ESPN used to televised Friday Night Fights until Al Haymon’s Premier Boxing Champions came along. However, ESPN appears to have stopped televising PBC events and the PBC has since taken over.
Photo Credit: Emily Harney/Hogan Photos/Golden Boy Promotions Photos
Eddie Gomez (20-2) faced Dennis Dauti (14-2) in the welterweight division.
Gomez is from nearby Bronx, New York and was once considered by many to be a high level prospect but two losses to Rashidi Ellis and Francisco Santana has since damaged his stock.
Gomez had a tougher bout than expected against Dauti, but he showed that he’s still a good technician and won the decision with scores of 79-73, 77-74, and 77-74.
The co-main event of the night was between Rashidi Ellis (18-0) and John Karl Sosa (13-3) in the welterweight division.
Sosa started the bout off aggressively and was throwing wild punches, but he was unable to find his target. Ellis remained calm and was able to use his hand speed and elusive movement to keep Sosa uncomfortable and landing clean quick shots.
Sosa was able to hurt Ellis in the second round which forced Ellis to hold on, but Ellis was able to recover by the third round and take over the fight. Ellis was in control in the middle rounds but he did have a brief scare in the eighth round from hard uppercuts. Ellis however showed he was willing to change power shots with Sosa in the ninth and did enough in the tenth to likely win the final round.
Ellis won the majority decision with scores of 95-95 and 97-93 on the remaining two cards.
The main event of the evening was between Michael Perez (25-2-2) and Marcelino Lopez (32-2-1) in the junior welterweight division.
Perez was landing the cleaner punches in the early parts of the fight but Lopez was the aggressor and was pressing the pace. Perez did better work when Lopez was in tight, but Lopez was clearly the more aggressive fighter.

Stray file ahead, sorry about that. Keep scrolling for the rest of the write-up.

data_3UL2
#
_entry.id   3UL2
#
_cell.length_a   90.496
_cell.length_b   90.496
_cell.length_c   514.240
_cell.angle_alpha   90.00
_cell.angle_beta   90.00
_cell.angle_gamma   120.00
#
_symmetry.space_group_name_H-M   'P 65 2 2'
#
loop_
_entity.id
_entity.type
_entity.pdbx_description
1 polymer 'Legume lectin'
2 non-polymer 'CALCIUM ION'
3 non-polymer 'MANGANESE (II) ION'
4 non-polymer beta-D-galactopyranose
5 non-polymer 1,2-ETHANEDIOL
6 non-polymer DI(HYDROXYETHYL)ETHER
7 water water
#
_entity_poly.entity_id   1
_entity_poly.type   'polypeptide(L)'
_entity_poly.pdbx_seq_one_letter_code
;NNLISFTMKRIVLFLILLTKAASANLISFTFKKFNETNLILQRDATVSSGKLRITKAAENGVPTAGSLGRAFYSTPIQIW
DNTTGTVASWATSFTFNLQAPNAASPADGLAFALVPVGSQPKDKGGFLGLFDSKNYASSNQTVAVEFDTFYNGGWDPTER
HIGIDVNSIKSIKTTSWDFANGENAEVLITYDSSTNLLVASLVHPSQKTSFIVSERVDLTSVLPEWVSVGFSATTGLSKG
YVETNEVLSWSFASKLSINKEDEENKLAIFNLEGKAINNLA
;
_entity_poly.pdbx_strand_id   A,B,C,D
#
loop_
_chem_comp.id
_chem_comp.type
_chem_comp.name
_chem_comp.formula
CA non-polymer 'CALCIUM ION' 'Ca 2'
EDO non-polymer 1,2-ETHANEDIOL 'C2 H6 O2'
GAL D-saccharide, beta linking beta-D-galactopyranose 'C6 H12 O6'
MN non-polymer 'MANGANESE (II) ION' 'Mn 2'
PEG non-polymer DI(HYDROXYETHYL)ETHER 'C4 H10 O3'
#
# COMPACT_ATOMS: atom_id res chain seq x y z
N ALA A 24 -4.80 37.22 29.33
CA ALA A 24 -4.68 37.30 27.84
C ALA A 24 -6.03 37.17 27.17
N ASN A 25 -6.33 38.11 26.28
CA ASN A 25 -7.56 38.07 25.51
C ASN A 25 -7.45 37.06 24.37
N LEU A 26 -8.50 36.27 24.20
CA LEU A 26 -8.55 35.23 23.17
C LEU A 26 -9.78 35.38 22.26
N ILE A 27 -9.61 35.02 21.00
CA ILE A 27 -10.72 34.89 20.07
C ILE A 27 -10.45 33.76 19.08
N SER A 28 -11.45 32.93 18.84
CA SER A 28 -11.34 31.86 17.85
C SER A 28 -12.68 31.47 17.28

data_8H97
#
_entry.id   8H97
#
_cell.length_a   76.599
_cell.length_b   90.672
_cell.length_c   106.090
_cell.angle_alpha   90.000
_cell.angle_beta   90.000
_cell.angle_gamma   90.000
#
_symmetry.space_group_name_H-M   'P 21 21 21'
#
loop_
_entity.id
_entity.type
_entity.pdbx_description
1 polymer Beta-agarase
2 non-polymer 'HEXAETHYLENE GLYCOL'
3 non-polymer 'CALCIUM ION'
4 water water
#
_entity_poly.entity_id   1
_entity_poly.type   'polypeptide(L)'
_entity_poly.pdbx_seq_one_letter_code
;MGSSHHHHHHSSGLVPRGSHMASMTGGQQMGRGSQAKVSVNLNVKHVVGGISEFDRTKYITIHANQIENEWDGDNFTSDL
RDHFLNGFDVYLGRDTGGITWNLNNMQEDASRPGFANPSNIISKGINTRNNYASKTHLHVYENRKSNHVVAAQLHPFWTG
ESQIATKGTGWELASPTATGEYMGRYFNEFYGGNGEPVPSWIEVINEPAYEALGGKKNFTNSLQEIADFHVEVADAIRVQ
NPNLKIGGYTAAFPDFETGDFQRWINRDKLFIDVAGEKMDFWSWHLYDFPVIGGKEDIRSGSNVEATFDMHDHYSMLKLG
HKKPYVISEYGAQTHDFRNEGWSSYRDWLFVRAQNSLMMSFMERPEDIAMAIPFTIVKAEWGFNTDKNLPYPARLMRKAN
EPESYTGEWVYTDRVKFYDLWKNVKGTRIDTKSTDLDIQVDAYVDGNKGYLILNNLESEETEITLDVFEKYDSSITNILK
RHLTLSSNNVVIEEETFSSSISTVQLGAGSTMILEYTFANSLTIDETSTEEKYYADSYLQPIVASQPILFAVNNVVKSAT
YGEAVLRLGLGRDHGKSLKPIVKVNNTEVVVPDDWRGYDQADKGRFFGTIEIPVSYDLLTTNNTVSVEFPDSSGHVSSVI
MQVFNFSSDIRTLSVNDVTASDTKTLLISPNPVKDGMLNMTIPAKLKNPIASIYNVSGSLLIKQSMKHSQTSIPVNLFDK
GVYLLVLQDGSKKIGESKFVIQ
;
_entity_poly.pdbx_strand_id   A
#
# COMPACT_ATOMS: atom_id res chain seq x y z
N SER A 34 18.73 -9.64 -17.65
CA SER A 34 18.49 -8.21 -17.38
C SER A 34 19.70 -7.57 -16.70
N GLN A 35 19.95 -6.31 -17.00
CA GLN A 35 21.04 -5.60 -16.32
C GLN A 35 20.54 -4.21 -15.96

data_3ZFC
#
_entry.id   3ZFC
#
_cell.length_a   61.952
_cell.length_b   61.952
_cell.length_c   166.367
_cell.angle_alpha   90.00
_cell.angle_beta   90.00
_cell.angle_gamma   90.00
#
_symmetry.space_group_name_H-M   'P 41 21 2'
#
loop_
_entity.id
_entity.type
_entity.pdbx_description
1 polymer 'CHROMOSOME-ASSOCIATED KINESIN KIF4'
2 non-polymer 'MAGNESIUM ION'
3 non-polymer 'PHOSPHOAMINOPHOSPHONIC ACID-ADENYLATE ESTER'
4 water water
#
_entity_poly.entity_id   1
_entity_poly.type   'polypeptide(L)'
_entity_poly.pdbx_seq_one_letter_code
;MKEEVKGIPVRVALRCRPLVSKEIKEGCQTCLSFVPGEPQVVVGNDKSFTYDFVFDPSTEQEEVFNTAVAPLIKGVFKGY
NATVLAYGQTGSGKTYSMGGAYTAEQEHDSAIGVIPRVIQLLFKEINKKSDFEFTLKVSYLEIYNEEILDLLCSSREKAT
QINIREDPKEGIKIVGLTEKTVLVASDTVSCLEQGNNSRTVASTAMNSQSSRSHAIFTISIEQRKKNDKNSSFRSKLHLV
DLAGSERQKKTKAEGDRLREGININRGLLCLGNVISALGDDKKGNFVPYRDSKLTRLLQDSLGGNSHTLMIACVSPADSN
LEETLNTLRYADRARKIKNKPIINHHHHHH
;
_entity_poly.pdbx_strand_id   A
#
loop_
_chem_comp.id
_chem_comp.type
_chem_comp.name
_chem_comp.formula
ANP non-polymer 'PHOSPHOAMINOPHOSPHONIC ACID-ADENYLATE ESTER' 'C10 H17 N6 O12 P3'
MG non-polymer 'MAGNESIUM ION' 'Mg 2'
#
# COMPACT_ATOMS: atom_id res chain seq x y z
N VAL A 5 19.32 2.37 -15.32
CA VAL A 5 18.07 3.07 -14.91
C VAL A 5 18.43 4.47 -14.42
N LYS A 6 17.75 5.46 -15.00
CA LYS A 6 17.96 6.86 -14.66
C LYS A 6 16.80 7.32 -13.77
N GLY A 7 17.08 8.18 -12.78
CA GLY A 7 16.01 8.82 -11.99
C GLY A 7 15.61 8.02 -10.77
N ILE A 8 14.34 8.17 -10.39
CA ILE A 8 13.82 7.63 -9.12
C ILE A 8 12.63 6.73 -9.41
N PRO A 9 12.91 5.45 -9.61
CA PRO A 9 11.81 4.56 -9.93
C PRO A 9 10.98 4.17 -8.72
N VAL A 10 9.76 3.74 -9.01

Perez was taking some hard shots in the final moments of the fourth round and Lopez continued to land hard blows in the fifth round. Perez went back to sticking and moving in the sixth round and was able to keep Lopez off balance.
Lopez connected with a beautiful left hook in the eighth round that sent Perez to the mat. Perez was able to beat the count and recover, but by the ninth round his right eye was damaged and had a cut above it.
Lopez was the more aggressive boxer and landed the harder shots, but Perez showed more movement and defensive ability.
It was a close bout that could have been scored either way, but the judges scored it 96-93 for Lopez, and 97-92 and 96-93 for Perez.
The Cuban Heavyweights Professional and Amateur!
The Cuban Heavyweights Professional and Amateur!
By: Ken Hissner
TEOFILO STEVENSON was 6:03 andin 1972, 1976 and 1980 won Olympic Gold Medals.He won World Gold Medals in 1974, 76 and 1980. He won Pan Am Gold in 1975 beat future WBA championMichael Dokes, 79 and a Bronze in 1971. He stopped Duane Bobickin 1972 after losing to him in 1971. He won the Val Barker Trophy in 1972. In 1976 he KO1 John Tate, future WBA champion andin 1981 defeated Jimmy Clark 1978 twice and in 1980 once and in 1982 he lost tofuture WBO champion Francesco Damiani. In 1984 he defeated future 1984 Olympic Gold Medalist Tyrell Biggs and in 1986 beat Alex Garcia. He also defeated future WBA champion Tony Tubbs, Marvin Stinson and Phillip Brown. Stevenson was awarded the Merited Master of Sport of the USSR in 1972, 1976 and 1980. He is the only boxer to have received this. He died in June of 2012 at age 60 from heart failure.